Jeffrey Sachs, john powell, Kumi Naidoo

A Public Dialogue on Inclusive and Sustainable Development

By: Sabby Robinson and Sara Grossman

In a truly fair and inclusive society, all individual members should have equal access to the resources and opportunities produced by the larger whole. However, as renowned sustainable development leader Jeffrey Sachs noted in his keynote address at the 2017 Othering and Belonging conference, this is not remotely close to the case in the United States today.

“US society is more unequal than at any time in its modern history,” Sachs said during his keynote on inclusive and sustainable development. “This is not some modern phenomenon. We are an outlier from other rich countries, we are the most unequal, the most unprepared.”

Sachs, the Quetelet Professor of Sustainable Development and Professor of Health Policy and Management at Columbia University, noted that the same forces of globalization affecting the US have affected similar nations worldwide, but that other countries have chosen to deal with the effects of that—namely inequality—in very different ways. He argued that we can date the start of that departure in strategy to an exact time: 10:00 AM on January 20, 1981—the day that Ronald Reagan was sworn in as president. Reagan was swept into office on the promise of vast tax cuts and slashes to social programs like welfare, which Sachs argued is a key driver to maintaining equality and opportunity in any society.

“The lesson that both the Democrats and the Republicans took from [Reagan’s election] was that everyone should promise tax cuts,” Sachs said. Since then, campaigning on a platform of tax cuts and attacks on social programs have become de rigeur in American politics—and has helped the US become one of the most unequal among wealthy countries.

A Public Dialogue on Inclusive and Sustainable Development, a Keynote Panel by Jeffrey Sachs, john powell, and Kumi Naidoo 

However, Sachs believes that the US can find direction from the policy models of Scandinavian countries, which have high tax rates but also widespread social services and low levels of inequality. A country like the US, with low levels of taxation, cannot possibly be just when wealth and income is flowing into the pockets of a very few, he said.

This belief in the necessity of both taxation and social services is what makes possible social mobility, Sachs argued. “It’s what makes possible modern infrastructure that doesn’t collapse. It’s what makes possible a green economy” Sachs said. “The rich are walking away from responsibility. This is greed, this is short sightedness, this is Othering.”

Furthermore, he said, race and racial anxiety have long been used as an effective strategy to divide working people in the United States—helping convince certain groups that they will benefit from the exclusion or oppression of other communities. Trump, Sachs said, “played the Other card on everything” to great success.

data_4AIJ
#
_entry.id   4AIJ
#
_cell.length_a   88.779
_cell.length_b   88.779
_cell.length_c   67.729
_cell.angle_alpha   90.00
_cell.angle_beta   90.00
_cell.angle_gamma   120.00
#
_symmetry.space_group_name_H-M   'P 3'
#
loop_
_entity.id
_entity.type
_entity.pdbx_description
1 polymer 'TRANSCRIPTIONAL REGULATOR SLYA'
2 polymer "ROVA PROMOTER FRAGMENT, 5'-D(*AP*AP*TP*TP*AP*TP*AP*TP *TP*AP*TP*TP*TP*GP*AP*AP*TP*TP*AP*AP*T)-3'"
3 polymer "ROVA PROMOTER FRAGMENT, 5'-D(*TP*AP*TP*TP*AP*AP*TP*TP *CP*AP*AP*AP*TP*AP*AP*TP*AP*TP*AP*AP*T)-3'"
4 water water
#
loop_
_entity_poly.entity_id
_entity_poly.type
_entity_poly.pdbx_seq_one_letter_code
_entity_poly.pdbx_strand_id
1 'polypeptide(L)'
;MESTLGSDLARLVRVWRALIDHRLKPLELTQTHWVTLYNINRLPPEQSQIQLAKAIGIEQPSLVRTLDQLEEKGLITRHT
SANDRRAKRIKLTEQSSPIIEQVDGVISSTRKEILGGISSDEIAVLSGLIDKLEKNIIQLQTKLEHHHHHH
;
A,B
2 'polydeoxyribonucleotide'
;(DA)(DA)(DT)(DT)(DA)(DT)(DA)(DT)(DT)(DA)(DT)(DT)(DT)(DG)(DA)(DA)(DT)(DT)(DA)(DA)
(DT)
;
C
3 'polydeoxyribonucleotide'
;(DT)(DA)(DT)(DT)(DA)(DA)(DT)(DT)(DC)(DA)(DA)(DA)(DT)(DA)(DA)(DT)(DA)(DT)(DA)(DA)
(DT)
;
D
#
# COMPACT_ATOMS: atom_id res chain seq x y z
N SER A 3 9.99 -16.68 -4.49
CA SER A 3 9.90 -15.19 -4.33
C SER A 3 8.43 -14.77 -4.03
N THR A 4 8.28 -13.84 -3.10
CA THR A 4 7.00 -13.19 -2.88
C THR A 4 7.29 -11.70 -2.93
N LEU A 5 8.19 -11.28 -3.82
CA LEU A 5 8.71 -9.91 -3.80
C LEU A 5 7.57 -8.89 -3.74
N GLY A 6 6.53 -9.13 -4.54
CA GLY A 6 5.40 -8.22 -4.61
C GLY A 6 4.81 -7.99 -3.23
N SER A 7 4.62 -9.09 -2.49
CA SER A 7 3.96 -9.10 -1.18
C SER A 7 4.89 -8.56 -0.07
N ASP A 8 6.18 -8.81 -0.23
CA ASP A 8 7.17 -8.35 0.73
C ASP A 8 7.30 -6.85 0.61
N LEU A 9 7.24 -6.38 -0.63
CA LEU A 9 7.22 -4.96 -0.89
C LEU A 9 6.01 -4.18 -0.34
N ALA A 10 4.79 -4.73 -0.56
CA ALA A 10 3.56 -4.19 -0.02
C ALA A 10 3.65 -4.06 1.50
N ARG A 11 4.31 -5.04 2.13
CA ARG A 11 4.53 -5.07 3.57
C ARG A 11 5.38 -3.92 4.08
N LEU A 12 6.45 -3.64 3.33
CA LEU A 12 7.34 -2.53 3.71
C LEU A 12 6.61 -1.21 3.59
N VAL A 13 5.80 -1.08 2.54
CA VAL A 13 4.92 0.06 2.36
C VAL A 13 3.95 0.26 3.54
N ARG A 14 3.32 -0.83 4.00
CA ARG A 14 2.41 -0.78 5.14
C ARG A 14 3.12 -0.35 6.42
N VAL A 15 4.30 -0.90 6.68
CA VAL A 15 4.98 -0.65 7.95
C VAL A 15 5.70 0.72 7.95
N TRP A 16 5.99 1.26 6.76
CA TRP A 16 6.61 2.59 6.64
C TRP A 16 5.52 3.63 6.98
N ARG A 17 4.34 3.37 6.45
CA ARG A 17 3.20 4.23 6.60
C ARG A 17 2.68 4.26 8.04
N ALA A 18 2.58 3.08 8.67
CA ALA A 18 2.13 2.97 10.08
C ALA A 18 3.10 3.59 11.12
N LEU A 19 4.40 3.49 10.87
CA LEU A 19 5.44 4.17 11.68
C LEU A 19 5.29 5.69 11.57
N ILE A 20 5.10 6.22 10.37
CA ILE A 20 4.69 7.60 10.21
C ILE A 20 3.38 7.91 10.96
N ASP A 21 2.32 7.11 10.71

Following his address, Sachs was joined onstage by Kumi Naidoo, launch director of the African Civil Society Initiative and former Executive Director for Greenpeace International, and Haas Institute director john a. powell for a panel discussion.

Naidoo, who grew up in South Africa, provided an outsider’s perspective on the US’s political system, describing it “at best” as a liberal oligarchy driven by a “parasitic elite.” Naidoo and Sachs agreed that money in politics is one of the largest barriers to developing a truly equitable and healthy society—one that includes the earth and all its creatures. Naidoo, an expert on environmental activism, added that inequality must be tackled with the environment in mind. “If we do not do address inequality within the Sustainable Development goals—forget about it,” he said. As climate change threatens to wipe out whole communities and cause the economic and environmental destruction of peoples around the world, environmental and social justice remain inextricably linked.

“The planet does not need saving,” he added. “Because humans may be gone, but the planet will still be here.”

Naidoo expanded on his vision by laying out exactly how things should change for a more equitable and inclusive society. Firstly, he said, we must better understand and address how public consciousness and awareness is created, and secondly, we must recognize “that the democratic systems that we have right now is a form of democracy without the substance of democracy—and it’s a charade.

Thirdly, Naidoo said, the current economic system that we are often afraid to challenge is broken— “it’s unjust, and it must be rewritten.”

“What we need to figure out is a way to coexist with the earth,” Naidoo said. “What we are facing is the struggle to secure a world that is safe for our children, and our children’s children. We must have courage because there’s nothing more important than safeguarding our future generations.”


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